Anatomy, back, scapula (2023)


The scapula, or scapula, is the bone that connects the collarbone to the humerus. The shoulder blade forms the rear part of the shoulder girdle. It is a strong, flat, and triangular bone. The shoulder blade attaches to several muscle groups. The intrinsic muscles of the scapula include the rotator cuff, teres major, subscapularis, teres minor, and infraspinatus muscles. These muscles attach the scapular surface and assist in abduction and external and internal rotation of the glenohumeral joint. Extrinsic muscles include triceps, biceps, and deltoids. The third muscle group includes the levator scapulae, trapezius, rhomboids, and serratus anterior. These muscles are responsible for the rotational and stabilizing movements of the scapula.

structure and function

The shoulder blade is an important bone for the function of the shoulder joint. Participates in 6 types of movement and allows for fully functional upper limb movement including protraction, retraction, elevation, depression, upward rotation and downward rotation. Protraction is achieved through the action of the serratus anterior, pectoralis major, and pectoralis minor muscles. Retraction is achieved through the action of the trapezius, rhomboid, and latissimus dorsi muscles. Elevation is accomplished by the trapezius, levator scapulae, and rhomboid muscles. The depression is achieved through gravity and the actions of the latissimus dorsi, serratus anterior, pectoralis major and minor, and trapezius muscle. The upward rotation is performed by the trapezius and serratus anterior muscles. Downward rotation is accomplished through gravity, the latissimus dorsi, levator scapulae, rhomboids, and pectorals major and minor. Through these six movements, the scapula enables full function of the shoulder joint, one of the most mobile and versatile joints in the human body. An example of the importance of scapular movement in full range of motion of the upper limb is that of the winged scapula (see Clinical significance), in which paralysis of the serratus anterior or trapezius prevents raising of the upper limb above the level of the scapula. the shoulder.


Osteogenic development of the scapula begins by endochondral ossification at week 11 of human embryogenesis. This occurs just after the 10th week of development of the humerus, when it forms the glenohumeral joint.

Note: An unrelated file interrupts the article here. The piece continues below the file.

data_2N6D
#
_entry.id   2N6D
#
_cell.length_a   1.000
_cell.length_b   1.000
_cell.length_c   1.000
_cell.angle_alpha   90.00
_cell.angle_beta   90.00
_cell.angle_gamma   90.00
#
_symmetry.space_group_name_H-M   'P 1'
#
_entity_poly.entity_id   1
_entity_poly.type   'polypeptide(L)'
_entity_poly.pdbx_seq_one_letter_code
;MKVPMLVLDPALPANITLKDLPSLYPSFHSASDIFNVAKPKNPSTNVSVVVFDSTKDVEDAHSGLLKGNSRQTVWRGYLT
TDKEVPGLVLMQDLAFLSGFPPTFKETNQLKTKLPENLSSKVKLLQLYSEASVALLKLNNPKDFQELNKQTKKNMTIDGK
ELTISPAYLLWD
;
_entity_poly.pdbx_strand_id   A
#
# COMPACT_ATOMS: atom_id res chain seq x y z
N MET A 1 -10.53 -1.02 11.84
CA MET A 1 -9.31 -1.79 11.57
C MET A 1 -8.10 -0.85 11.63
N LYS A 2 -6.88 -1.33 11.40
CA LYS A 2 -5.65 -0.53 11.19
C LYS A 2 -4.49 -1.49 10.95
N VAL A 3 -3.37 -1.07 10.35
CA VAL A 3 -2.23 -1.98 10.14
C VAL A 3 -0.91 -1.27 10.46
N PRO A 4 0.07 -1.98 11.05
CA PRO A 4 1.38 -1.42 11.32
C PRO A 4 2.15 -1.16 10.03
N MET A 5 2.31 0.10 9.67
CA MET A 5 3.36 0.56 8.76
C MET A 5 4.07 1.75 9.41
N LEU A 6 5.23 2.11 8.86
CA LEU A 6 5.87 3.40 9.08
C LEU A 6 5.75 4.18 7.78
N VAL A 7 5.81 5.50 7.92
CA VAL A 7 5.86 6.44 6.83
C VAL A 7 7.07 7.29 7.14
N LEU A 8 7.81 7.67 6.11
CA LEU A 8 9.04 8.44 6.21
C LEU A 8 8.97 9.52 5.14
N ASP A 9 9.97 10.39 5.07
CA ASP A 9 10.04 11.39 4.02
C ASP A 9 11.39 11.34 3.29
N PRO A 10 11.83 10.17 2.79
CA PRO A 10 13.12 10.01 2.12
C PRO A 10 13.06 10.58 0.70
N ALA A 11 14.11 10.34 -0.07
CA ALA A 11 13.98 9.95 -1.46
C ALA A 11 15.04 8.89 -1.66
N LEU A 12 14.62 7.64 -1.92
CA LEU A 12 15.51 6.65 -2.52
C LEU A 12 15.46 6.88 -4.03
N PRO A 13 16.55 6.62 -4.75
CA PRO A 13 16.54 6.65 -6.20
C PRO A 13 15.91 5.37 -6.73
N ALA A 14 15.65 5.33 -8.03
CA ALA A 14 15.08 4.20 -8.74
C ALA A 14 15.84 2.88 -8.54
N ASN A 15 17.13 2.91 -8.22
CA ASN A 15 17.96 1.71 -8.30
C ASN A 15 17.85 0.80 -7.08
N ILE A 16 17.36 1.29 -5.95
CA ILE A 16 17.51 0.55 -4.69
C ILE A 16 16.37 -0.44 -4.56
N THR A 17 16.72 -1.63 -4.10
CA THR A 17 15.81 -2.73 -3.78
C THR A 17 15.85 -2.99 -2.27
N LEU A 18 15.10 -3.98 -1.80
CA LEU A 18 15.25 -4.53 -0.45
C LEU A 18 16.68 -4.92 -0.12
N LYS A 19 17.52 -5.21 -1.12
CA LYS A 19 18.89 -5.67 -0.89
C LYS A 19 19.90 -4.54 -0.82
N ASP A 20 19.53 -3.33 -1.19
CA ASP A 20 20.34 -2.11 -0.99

blood and lymph supply

The blood supply to the scapula is complex due to its position and function as a critical component of the shoulder joint and the need for adaptability. It is largely supplied by an anastomosis between the axillary and subclavian artery known as the scapular anastomosis. The arteries contributing to this anastomosis are the dorsal scapular artery, the suprascapular artery, the deep scapular artery, the circumflex scapular branch of the subscapular artery, and the medial anastomoses with the intercostal arteries. The scapular anastomosis allows collateral blood flow in the supine position and when using the shoulder in its various positions.

The venous drainage of the scapula is mainly via the axillary vein, the suprascapular veins and numerous small and very variable anastomotic tributaries.

The lymphatic drainage from the right shoulder blade empties into the right lymphatic duct and the thoracic duct of the left shoulder blade. Lymph nodes associated with the scapula include the axillary and supraclavicular lymph nodes.


The nerves of the scapula include the dorsal scapular nerves, superior and inferior subscapular, and suprascapular nerves, which arise from the brachial plexus at the root of the C5 anterior branch, posterior spinal cord, and superior trunk, respectively. See the Muscles section below for more details on specific muscle innervations.


The intrinsic muscles of the scapula attach directly to the bone surface. These muscles are the four limbs of the rotator cuff and stabilize the glenohumeral joint. These include: